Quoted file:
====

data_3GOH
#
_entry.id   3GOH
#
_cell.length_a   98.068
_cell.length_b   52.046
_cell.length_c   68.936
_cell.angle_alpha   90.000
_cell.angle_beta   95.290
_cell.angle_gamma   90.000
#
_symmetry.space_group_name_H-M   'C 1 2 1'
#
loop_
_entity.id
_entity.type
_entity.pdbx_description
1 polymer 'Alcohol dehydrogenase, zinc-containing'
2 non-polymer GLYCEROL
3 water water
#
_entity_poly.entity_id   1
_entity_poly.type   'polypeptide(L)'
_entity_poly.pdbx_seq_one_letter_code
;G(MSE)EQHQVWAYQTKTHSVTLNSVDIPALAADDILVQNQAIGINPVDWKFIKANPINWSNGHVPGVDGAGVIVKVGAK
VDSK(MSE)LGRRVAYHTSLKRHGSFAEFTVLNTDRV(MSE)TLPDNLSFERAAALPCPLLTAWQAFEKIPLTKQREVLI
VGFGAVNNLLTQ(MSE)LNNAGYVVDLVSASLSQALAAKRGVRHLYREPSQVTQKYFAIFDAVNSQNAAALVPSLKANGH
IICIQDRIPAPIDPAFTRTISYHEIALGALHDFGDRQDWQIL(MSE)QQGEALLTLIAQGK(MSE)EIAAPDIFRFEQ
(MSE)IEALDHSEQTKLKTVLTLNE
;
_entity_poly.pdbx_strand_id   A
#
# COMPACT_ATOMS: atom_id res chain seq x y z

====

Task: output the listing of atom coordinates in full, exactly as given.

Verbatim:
data_3GOH
#
_entry.id   3GOH
#
_cell.length_a   98.068
_cell.length_b   52.046
_cell.length_c   68.936
_cell.angle_alpha   90.000
_cell.angle_beta   95.290
_cell.angle_gamma   90.000
#
_symmetry.space_group_name_H-M   'C 1 2 1'
#
loop_
_entity.id
_entity.type
_entity.pdbx_description
1 polymer 'Alcohol dehydrogenase, zinc-containing'
2 non-polymer GLYCEROL
3 water water
#
_entity_poly.entity_id   1
_entity_poly.type   'polypeptide(L)'
_entity_poly.pdbx_seq_one_letter_code
;G(MSE)EQHQVWAYQTKTHSVTLNSVDIPALAADDILVQNQAIGINPVDWKFIKANPINWSNGHVPGVDGAGVIVKVGAK
VDSK(MSE)LGRRVAYHTSLKRHGSFAEFTVLNTDRV(MSE)TLPDNLSFERAAALPCPLLTAWQAFEKIPLTKQREVLI
VGFGAVNNLLTQ(MSE)LNNAGYVVDLVSASLSQALAAKRGVRHLYREPSQVTQKYFAIFDAVNSQNAAALVPSLKANGH
IICIQDRIPAPIDPAFTRTISYHEIALGALHDFGDRQDWQIL(MSE)QQGEALLTLIAQGK(MSE)EIAAPDIFRFEQ
(MSE)IEALDHSEQTKLKTVLTLNE
;
_entity_poly.pdbx_strand_id   A
#
# COMPACT_ATOMS: atom_id res chain seq x y z